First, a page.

The Bonshommes of Edington lived by the rule of Saint Augustine, and rehearsal of their statutes was frequent and essential. With the flexible nature of the Festival it is equally important both to recall its development and to review its intentions, so that everyone involved in its worship should be aware of its background.

The echo of the medieval monastic community in the modern Festival is only superficial. The first Festival, in 1956, extended the cathedral tradition for choral scholars and choristers who, for the most part, no longer enjoyed the privilege of daily choral worship. Evensong was the daily service, but the Festival culminated in a celebration of the Eucharist. David Calcutt, the founder and first director, realized that the Eucharist should not only be the climax of the week, but the focus of each day. In 1961 Matins and Eucharist were sung by the Plainsong Choir, while the Polyphonic Choir sang Evensong. Two years later candlelit Compline was introduced as the final service of the day, and though details have changed, the basic pattern of this daily round, the Opus Dei, has been maintained ever since.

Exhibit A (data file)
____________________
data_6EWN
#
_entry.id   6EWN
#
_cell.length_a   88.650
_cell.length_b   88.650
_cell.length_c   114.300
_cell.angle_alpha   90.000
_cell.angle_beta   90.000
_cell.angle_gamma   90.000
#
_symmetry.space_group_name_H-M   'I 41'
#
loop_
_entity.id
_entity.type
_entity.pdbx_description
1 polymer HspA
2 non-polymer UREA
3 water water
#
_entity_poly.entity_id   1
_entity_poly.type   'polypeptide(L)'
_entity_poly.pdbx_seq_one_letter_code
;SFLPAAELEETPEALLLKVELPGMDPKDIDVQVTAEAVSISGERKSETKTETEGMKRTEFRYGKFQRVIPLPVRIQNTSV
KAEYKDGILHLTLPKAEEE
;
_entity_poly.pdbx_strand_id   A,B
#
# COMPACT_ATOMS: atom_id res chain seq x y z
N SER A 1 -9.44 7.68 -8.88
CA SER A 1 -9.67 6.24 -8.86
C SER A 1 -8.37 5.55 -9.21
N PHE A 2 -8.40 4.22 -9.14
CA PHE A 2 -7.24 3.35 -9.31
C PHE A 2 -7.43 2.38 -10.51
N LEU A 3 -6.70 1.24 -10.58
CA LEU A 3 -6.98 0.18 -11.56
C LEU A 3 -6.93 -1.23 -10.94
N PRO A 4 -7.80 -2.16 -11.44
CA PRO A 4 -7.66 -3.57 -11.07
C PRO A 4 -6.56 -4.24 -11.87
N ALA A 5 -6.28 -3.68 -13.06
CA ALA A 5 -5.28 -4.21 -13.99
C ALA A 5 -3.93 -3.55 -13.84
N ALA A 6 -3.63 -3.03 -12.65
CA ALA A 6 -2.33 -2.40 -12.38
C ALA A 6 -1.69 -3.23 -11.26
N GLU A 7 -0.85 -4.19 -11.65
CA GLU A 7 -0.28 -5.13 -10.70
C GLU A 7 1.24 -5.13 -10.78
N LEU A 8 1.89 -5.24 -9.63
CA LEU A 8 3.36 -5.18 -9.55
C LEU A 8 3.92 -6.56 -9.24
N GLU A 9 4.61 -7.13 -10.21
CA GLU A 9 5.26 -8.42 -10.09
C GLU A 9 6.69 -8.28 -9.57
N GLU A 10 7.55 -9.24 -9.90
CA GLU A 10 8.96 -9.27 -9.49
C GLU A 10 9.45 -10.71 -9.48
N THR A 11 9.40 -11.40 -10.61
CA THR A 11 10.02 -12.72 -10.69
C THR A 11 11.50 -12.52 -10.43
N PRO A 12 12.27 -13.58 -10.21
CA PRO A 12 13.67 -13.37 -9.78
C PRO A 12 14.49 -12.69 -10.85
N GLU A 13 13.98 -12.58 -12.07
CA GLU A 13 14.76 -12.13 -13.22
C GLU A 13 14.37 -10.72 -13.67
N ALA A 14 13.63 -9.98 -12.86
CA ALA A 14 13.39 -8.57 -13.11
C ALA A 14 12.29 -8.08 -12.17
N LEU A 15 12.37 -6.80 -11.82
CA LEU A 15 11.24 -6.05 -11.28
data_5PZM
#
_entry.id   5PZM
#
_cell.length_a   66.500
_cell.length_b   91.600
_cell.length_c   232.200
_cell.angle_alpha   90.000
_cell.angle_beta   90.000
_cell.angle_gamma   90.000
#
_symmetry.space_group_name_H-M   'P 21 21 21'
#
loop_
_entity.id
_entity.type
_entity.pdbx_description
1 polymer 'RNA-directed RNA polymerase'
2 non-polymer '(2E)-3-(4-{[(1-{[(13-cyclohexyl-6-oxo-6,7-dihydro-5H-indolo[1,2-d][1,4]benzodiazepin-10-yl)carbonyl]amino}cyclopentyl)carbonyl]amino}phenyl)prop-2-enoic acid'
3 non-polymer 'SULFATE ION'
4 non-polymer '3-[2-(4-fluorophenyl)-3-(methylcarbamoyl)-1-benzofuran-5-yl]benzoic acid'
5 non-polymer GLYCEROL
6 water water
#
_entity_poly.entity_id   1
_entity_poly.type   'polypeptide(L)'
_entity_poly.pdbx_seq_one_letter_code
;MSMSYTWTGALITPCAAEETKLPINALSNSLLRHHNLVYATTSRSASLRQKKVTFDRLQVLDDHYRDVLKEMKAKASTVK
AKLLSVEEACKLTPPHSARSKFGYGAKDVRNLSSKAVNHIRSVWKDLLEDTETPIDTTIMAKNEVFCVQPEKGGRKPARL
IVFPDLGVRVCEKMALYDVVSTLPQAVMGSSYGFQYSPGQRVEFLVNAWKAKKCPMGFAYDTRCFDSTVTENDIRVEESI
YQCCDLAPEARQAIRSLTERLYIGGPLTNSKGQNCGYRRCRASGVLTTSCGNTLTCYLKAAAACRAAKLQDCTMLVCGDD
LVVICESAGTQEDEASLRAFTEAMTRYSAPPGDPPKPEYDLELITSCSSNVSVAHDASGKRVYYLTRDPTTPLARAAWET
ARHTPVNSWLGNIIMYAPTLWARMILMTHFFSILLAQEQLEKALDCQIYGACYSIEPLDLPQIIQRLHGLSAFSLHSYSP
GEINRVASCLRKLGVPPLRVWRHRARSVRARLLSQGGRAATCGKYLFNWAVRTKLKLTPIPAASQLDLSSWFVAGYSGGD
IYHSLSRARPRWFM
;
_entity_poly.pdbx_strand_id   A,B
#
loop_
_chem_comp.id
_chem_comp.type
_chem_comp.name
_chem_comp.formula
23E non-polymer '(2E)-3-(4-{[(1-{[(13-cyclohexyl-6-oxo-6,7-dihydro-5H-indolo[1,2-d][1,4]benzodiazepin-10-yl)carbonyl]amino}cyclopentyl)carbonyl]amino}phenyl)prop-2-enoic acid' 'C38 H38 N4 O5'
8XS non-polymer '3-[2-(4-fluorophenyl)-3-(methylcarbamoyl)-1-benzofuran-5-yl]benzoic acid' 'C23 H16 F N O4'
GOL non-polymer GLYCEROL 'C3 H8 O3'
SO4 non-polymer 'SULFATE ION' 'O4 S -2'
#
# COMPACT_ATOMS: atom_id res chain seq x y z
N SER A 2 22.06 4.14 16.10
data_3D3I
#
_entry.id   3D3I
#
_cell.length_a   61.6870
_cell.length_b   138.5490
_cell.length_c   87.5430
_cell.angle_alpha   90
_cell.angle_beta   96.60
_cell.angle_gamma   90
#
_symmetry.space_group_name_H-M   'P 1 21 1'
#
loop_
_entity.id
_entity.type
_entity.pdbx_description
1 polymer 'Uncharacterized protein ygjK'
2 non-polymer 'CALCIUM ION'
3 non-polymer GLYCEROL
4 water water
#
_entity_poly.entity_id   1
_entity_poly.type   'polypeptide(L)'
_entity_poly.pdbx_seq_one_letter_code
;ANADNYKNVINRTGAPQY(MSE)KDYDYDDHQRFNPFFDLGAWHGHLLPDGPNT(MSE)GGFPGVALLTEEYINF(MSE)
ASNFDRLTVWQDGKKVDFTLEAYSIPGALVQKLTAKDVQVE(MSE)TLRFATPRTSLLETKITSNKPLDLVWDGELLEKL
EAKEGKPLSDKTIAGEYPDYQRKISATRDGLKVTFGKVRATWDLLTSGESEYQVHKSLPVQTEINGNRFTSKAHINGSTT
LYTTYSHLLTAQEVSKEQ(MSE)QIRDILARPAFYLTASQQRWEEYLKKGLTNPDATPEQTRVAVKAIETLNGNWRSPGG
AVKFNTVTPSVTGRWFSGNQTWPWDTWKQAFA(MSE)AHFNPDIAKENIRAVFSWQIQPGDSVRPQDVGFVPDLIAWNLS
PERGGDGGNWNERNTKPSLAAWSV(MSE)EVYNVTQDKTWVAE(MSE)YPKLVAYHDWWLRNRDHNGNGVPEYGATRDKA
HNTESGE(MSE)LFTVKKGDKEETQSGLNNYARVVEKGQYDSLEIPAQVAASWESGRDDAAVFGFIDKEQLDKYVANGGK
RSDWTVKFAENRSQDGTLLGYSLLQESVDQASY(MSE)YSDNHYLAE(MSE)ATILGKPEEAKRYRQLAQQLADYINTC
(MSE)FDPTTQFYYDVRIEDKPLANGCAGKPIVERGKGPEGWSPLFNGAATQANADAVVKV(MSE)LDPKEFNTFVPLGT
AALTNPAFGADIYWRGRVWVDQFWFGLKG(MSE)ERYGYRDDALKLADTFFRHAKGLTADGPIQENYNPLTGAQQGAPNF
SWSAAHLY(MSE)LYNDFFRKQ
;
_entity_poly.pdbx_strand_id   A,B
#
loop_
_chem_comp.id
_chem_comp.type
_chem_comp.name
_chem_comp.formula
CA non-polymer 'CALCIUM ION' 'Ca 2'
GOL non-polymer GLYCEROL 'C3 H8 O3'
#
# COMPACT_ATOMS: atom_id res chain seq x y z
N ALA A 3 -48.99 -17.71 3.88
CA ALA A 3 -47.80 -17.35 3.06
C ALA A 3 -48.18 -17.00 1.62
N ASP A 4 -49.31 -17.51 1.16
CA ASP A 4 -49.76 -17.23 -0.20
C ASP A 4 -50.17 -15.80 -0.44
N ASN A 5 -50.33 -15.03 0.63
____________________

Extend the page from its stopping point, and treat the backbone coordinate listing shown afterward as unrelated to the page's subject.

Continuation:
The Festival had become, in a sense, a momentary monastery – a group of people with the common intent of daily worship. The problem from then on has been one of integration: integration of the choirs, of the increasing congregations, and of the liturgy. When Nicholas Hinton became director in 1965, his initial solution was to draw up, with the aid of some eminent theologians, a new order for the Eucharist. The Bishop felt unable to authorize its use, and it was not until the introduction of Series Two that the balance of the liturgy could be achieved. In practical terms the separation of the two choirs was not ideal, and since 1966 both choirs have sung polyphonic music at the principal services. With two choirs, the possibilities of polychoral music were obvious – and these were most splendidly exploited in the 1970 Festival. As well as exploring lesser-known works, Nicholas Hinton adopted a policy of commissioning new works from young English composers, amongst them Simon Preston, Christopher Brown, Patrick Gowers, and Patric Standford.

Last year I directed the Festival for the first time, inheriting an eminent tradition of music in the liturgy. The Festival remains constant in that it is a holiday in the widest sense, that all those taking part give their services freely, that all the music is sung in a liturgical context, and that the community of the Festival is closely associated with the Parish of Edington, whose worship it supplements. The intention of the Festival is to fulfil the Opus Dei to the best of our ability for one week in the year.

John Harper